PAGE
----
State Child Care Laws Fail to Protect Children

A recent action alert from NACCRRA urges parents to contact their legislatures about weak child care laws and oversight.

State Child Care Laws Fail to Protect Children
New Report Released: Children at Risk

Parents want their children to be safe in child care. But, a recent report by the National Association of Child Care Resource & Referral Agencies (NACCRRA) found  that most states have weak child care licensing laws and oversight is even weaker. 

The report, “We Can Do Better: 2011 Update,” scored and ranked the states based on state child care center licensing requirements and oversight.  The average score was 87 (out of a possible score of 150) which equates to a grade of 58 percent – a failing grade in any classroom in America.

The Child Care and Development Block Grant (CCDBG), the federal law that allocates funds to states for child care, contains no minimum protections for children.  That’s just wrong.  Children in child care need minimum protections.  States set their own child care laws, which vary greatly.  It is time for states to take responsibility to ensure that children in child care are safe.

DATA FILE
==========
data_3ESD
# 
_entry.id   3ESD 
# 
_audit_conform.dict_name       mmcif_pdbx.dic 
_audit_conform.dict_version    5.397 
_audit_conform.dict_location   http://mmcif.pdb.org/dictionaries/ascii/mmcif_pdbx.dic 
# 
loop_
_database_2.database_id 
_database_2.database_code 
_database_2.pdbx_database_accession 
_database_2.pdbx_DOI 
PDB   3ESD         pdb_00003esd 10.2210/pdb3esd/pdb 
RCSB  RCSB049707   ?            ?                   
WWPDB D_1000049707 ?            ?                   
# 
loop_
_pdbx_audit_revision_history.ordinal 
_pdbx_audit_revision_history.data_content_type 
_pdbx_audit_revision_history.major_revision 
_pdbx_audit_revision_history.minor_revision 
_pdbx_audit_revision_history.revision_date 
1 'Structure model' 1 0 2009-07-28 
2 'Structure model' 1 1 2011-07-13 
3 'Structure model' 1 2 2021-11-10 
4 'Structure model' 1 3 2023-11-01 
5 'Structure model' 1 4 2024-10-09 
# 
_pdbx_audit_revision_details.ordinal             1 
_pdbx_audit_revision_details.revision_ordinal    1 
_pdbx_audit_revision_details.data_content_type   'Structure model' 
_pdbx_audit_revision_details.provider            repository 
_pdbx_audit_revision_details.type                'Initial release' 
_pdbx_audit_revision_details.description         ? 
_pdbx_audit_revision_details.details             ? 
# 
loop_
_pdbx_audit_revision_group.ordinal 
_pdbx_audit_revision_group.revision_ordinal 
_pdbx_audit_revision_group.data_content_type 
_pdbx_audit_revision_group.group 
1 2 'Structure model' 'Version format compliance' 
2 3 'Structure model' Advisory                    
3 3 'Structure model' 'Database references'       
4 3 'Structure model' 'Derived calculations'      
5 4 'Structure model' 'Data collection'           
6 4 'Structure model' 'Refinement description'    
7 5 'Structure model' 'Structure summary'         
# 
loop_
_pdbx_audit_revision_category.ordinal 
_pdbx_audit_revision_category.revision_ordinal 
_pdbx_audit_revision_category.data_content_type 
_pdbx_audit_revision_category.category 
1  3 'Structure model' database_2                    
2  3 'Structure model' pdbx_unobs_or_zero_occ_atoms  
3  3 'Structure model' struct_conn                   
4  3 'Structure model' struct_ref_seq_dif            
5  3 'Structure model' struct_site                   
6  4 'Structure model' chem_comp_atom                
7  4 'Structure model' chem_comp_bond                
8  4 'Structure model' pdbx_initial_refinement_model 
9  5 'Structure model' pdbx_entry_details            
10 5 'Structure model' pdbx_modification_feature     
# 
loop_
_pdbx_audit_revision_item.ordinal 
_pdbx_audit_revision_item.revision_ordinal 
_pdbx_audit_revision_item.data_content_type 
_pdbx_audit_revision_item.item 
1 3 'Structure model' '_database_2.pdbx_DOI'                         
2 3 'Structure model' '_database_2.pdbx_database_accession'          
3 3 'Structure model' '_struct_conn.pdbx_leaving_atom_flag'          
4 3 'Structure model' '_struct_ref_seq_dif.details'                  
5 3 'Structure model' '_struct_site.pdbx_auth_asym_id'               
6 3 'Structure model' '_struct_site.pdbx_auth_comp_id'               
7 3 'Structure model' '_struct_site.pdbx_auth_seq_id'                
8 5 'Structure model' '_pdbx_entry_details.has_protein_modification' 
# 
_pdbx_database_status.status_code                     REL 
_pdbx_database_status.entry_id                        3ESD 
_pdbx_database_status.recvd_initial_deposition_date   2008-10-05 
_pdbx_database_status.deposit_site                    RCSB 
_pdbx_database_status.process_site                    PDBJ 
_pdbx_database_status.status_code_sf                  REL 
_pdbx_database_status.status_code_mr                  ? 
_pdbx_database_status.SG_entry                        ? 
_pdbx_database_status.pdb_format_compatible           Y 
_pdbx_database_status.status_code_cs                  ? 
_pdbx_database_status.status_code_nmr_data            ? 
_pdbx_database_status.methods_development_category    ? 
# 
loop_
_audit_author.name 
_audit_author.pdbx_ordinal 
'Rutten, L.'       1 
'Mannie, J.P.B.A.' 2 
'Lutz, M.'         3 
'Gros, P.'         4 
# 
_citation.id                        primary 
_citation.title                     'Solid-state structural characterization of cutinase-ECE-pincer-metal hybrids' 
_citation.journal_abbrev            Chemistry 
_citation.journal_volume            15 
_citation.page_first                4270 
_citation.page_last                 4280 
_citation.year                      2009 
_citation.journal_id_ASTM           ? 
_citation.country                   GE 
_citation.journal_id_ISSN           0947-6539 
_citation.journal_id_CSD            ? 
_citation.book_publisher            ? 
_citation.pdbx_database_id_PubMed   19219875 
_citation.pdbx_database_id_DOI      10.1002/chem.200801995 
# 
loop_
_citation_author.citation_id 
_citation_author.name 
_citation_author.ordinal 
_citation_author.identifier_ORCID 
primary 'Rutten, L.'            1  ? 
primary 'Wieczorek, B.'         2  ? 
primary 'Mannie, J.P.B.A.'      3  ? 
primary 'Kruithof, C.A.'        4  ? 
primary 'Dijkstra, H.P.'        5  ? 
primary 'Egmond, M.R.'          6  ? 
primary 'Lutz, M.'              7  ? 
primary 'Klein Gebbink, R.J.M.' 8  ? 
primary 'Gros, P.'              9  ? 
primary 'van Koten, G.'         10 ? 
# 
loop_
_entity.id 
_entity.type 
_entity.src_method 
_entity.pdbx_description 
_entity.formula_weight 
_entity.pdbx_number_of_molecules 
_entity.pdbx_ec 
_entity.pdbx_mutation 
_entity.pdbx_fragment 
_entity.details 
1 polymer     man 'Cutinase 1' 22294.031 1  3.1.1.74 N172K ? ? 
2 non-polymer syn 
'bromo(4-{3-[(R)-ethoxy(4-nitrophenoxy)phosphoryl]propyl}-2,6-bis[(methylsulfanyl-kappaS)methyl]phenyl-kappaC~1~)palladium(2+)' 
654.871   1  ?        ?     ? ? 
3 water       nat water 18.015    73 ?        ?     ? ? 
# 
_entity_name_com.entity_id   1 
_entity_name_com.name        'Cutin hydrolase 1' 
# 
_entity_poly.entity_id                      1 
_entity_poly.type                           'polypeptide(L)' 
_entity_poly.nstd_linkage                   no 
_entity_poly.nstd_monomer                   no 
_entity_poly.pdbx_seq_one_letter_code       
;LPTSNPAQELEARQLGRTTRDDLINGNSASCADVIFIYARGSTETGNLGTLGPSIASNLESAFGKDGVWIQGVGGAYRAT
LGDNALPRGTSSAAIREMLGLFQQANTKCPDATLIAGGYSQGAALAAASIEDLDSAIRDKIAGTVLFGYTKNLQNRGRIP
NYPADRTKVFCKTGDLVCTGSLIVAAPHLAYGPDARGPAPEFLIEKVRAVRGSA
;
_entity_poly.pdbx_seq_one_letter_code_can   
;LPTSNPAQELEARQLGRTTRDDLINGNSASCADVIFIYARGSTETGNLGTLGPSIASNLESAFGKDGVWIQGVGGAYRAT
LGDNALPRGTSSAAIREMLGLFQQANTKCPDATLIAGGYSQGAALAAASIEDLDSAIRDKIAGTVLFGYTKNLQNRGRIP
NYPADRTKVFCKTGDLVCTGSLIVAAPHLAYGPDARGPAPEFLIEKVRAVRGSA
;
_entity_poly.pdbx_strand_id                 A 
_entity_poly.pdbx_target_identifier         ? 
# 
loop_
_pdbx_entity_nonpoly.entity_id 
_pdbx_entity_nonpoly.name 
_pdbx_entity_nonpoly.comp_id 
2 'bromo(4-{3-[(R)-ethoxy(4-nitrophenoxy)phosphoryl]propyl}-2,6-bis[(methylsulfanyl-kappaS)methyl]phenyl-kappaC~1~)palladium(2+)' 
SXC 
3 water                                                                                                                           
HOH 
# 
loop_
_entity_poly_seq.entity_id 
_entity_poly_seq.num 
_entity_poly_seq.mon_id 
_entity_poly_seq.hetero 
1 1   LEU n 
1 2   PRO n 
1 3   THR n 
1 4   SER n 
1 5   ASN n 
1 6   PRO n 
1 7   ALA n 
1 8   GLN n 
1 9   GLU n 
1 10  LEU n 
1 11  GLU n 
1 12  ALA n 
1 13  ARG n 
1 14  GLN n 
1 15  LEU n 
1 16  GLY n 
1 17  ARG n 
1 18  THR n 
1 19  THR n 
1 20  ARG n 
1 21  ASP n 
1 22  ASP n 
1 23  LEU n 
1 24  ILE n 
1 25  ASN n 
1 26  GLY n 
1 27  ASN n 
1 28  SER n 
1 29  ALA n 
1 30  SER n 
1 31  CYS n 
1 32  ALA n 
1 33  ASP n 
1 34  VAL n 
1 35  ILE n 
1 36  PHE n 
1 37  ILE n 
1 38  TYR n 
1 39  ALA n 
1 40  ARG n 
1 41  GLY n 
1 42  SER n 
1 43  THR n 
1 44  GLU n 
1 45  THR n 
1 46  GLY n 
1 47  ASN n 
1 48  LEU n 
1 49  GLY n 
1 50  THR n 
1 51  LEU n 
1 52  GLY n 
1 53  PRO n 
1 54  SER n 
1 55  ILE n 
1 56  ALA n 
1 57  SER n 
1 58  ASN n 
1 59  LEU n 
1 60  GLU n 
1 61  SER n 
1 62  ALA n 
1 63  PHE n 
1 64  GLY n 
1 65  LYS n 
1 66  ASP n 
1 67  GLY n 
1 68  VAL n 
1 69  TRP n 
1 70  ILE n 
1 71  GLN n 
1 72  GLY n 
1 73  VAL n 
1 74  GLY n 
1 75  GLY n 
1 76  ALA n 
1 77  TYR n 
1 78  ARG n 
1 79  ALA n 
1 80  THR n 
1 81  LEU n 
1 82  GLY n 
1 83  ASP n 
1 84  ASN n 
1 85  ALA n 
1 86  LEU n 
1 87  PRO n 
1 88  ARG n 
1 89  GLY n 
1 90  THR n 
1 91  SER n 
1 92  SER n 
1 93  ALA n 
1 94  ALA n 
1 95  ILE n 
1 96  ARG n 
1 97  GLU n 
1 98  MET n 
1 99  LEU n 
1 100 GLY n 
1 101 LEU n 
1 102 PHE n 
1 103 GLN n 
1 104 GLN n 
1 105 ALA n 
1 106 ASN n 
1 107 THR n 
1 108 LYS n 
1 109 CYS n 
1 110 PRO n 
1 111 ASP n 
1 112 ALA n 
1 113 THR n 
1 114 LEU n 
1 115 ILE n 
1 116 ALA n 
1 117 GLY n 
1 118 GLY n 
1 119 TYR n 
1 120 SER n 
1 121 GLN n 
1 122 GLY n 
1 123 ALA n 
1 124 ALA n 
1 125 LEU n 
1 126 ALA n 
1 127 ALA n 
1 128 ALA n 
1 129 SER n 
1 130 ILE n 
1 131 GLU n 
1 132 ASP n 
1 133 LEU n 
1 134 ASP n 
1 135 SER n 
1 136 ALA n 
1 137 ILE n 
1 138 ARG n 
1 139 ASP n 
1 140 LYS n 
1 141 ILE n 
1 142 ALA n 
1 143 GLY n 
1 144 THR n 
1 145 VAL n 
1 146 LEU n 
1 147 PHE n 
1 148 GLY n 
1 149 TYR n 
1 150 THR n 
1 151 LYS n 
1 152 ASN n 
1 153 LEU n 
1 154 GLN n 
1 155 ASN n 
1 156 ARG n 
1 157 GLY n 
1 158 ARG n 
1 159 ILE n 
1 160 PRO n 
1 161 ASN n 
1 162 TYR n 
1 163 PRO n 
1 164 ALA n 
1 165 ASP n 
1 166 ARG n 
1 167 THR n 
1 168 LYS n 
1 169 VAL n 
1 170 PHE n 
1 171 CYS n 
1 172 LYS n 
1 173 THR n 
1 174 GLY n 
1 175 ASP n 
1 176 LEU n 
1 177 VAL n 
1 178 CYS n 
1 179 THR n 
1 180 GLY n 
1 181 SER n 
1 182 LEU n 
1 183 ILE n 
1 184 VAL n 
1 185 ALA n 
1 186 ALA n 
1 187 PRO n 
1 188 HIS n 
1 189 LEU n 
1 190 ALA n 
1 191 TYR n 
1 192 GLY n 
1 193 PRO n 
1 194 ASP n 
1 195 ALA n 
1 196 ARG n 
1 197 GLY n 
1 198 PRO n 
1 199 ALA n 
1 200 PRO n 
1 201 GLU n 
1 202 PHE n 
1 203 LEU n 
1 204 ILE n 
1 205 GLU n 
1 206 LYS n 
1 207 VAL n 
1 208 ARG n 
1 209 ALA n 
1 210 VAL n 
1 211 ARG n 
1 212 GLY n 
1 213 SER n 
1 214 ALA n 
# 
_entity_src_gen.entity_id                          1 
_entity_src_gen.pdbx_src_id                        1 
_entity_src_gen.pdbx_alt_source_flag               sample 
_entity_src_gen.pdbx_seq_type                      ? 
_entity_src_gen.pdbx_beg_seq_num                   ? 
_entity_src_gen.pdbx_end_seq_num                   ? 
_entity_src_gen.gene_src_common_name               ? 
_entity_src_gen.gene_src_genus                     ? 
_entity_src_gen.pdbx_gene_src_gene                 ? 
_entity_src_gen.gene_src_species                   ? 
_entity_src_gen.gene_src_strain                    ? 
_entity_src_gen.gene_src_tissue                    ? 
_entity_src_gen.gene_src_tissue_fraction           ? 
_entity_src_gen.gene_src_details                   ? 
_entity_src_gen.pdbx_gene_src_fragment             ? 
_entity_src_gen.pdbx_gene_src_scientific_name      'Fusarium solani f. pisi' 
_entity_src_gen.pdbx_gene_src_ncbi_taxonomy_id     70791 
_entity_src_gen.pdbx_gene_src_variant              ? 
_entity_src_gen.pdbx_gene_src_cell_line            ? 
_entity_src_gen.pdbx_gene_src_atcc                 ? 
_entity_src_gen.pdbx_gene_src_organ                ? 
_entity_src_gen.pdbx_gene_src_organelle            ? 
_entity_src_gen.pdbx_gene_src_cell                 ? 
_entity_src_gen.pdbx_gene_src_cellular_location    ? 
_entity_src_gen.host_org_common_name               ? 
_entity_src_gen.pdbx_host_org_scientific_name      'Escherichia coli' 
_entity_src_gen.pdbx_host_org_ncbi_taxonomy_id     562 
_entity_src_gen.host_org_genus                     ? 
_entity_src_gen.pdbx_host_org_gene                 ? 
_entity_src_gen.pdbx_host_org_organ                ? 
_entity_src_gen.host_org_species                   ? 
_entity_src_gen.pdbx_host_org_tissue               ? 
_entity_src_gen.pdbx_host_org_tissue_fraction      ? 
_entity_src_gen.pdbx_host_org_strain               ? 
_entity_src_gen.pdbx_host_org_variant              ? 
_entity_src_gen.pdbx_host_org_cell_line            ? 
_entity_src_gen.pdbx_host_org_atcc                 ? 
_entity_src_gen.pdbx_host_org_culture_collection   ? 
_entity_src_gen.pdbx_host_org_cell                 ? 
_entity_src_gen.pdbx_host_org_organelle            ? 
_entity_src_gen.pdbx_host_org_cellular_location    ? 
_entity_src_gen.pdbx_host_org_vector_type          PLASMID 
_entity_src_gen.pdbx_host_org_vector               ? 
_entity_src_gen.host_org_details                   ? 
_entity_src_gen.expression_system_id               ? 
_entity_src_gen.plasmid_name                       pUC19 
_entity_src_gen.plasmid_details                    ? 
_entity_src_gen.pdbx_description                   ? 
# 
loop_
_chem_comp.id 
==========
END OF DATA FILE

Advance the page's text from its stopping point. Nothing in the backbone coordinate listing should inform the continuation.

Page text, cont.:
The recent fire in a family child care home in Houston, Texas, where four toddlers died and 3 were severely burned serves as a reminder as to how important state licensing requirements and oversight really are in protecting the health and safety of children.

The Texas tragedy should serve as a wake-up call to federal and state policymakers.  The federal law and state laws need to be strengthened.  The lives of children are at stake.

For information on how to take action visit the NACCRRA page at

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